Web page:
It is deified as the perfect evocation of a blues-rock guitar solo by practically everyone--the notable exception being the cat who actually played it.
"I've always had `Crossroads' held up as, like, one of the great landmarks of guitar playing," said Eric Clapton in an April '98 interview with Britain's Mojo. "But most of that solo is on the wrong beat. Instead of playing on the two and four, I'm playing on the one and three and thinking, `that's the offbeat.' No wonder people think it's so good--because it's wrong!"
Groove-challenged or not, Clapton's solo on "Crossroads"--recorded live at San Francisco's Winterland for Cream's classic 1968 album, Wheels of Fire--is truly inspirational. Clapton's ferociously passionate licks, bends, and runs have humbled pro guitarists and music fans alike, and "Crossroads" has become a staple of every blues bar band worth its beer intake.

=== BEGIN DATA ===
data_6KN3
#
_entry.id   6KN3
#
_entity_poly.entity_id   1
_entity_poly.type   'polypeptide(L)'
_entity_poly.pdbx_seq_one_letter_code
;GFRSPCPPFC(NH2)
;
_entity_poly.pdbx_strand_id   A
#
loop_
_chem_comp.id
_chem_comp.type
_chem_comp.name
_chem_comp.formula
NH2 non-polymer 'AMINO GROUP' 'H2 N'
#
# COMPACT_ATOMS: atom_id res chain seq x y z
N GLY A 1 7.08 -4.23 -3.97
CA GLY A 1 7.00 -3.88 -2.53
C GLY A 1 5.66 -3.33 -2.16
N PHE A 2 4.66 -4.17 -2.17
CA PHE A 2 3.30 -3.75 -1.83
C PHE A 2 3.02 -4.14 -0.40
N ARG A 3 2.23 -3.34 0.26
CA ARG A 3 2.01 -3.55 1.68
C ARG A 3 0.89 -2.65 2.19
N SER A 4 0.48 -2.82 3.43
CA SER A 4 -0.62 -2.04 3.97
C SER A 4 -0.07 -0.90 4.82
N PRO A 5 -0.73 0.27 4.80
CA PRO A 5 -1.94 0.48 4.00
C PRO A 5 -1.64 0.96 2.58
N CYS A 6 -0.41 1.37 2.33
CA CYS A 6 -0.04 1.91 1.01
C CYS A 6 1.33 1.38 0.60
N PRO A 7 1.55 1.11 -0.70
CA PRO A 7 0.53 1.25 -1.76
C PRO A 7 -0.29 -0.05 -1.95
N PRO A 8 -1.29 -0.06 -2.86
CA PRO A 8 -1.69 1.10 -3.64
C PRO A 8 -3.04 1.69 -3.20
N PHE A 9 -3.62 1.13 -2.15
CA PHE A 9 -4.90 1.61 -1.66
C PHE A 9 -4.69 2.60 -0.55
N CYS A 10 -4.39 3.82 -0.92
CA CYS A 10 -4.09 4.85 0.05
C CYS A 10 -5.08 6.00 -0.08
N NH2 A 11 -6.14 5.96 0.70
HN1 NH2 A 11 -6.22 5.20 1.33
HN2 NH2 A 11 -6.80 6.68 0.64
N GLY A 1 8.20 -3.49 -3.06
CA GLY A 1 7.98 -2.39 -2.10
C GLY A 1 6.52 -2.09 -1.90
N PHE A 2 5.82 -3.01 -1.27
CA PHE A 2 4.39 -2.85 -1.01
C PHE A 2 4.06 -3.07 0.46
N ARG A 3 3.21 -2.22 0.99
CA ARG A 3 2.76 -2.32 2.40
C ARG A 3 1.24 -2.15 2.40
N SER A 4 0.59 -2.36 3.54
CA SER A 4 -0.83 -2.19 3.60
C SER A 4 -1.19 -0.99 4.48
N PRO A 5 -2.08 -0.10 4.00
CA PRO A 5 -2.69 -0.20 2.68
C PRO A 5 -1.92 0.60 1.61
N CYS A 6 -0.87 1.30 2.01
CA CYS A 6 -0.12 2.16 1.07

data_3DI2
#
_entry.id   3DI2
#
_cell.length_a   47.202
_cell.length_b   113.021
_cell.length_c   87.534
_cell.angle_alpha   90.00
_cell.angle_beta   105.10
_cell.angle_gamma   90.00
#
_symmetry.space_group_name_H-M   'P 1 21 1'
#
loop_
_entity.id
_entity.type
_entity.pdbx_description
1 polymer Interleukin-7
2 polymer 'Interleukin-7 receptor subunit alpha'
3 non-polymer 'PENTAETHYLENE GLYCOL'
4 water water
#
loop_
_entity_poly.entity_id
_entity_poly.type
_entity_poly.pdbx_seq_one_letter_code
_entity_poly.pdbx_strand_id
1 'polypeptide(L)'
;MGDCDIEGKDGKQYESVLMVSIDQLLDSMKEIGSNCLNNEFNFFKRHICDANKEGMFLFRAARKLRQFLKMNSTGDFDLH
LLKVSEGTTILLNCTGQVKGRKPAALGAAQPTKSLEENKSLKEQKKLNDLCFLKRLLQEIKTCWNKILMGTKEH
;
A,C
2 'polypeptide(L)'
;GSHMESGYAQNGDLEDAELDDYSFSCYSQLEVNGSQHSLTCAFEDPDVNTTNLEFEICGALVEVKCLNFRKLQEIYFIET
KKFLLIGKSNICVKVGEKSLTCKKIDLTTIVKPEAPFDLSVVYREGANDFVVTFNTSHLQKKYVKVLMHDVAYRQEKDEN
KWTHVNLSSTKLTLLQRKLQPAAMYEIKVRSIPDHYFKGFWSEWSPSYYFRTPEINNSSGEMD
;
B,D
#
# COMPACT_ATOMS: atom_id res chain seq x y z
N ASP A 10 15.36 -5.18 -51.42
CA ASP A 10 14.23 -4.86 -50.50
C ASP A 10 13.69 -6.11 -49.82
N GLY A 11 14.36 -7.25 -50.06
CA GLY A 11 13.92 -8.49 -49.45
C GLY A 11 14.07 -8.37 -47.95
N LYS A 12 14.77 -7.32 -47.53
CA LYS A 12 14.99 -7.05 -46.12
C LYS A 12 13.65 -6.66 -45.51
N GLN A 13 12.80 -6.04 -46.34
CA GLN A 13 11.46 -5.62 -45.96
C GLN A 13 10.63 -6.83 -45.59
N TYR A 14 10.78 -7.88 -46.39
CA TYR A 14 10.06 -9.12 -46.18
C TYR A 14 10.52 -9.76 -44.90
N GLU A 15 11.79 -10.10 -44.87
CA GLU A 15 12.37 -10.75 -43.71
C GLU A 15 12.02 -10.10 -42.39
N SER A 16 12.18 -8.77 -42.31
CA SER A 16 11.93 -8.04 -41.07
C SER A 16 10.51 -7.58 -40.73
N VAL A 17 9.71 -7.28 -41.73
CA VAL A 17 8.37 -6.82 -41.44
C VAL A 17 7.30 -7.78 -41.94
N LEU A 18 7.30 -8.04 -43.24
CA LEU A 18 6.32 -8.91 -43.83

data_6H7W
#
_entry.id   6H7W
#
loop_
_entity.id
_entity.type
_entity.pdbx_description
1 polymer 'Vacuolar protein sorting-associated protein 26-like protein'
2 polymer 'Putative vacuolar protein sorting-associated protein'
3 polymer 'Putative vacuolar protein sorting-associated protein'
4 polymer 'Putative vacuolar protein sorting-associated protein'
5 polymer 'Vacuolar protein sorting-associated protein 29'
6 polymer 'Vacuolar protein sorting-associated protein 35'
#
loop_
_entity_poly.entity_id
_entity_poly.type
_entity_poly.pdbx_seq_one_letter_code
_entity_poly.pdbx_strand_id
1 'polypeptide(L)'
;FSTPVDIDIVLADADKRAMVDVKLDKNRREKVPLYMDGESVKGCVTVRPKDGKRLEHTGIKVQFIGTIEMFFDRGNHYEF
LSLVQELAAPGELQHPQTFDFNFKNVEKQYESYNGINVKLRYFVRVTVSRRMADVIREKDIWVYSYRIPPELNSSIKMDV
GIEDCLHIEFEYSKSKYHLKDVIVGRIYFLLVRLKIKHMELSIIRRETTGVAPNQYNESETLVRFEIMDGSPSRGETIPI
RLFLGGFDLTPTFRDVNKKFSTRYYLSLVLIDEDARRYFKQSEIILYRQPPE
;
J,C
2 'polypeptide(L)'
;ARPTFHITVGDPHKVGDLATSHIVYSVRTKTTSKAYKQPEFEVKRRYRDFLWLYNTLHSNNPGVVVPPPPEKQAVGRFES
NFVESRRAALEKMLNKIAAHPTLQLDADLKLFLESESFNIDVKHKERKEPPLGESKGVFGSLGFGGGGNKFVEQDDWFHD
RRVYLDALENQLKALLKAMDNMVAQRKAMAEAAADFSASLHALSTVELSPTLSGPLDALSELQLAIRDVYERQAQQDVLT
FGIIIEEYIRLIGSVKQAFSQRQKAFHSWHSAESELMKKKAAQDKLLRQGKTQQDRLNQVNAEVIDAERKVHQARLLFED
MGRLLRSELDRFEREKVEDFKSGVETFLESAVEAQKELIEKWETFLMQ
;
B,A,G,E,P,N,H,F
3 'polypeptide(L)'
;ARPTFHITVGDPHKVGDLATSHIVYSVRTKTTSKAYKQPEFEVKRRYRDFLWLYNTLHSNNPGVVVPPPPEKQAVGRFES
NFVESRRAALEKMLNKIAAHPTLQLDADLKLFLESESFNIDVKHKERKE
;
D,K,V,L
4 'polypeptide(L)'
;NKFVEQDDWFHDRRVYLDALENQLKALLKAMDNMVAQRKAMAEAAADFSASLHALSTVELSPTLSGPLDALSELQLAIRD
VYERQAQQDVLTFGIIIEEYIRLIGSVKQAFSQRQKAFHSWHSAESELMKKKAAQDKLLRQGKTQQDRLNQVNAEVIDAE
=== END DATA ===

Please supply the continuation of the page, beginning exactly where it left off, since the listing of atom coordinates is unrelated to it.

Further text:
The gear equation for this landmark solo is explicit: Clapton used a '61 Gibson SG-shaped Les Paul (his prized sunburst Les Paul was stolen during the rehearsals for Cream's debut concert), light-gauge Fender Rock and Roll strings, and a 100-watt Marshall stack (two stacks were typically set up onstage, but one was a spare). More mysterious, however, is what possessed Clapton to transform Robert Johnson's licks--as well as the riffs and lines of other blues greats--into a stunning and highly personal language.
You can explore ways to morph classic blues lines into fresh licks in our "Hand Me Down Blues" lesson (p. 54). Then, use this "Crossroads" transcription as a starting point for your own stylistic epiphany. In other words, don't merely rip off these riffs--get inspired! If you can translate Clapton's playing into something all your own, you're on the road to becoming a genuine blues god. Good luck!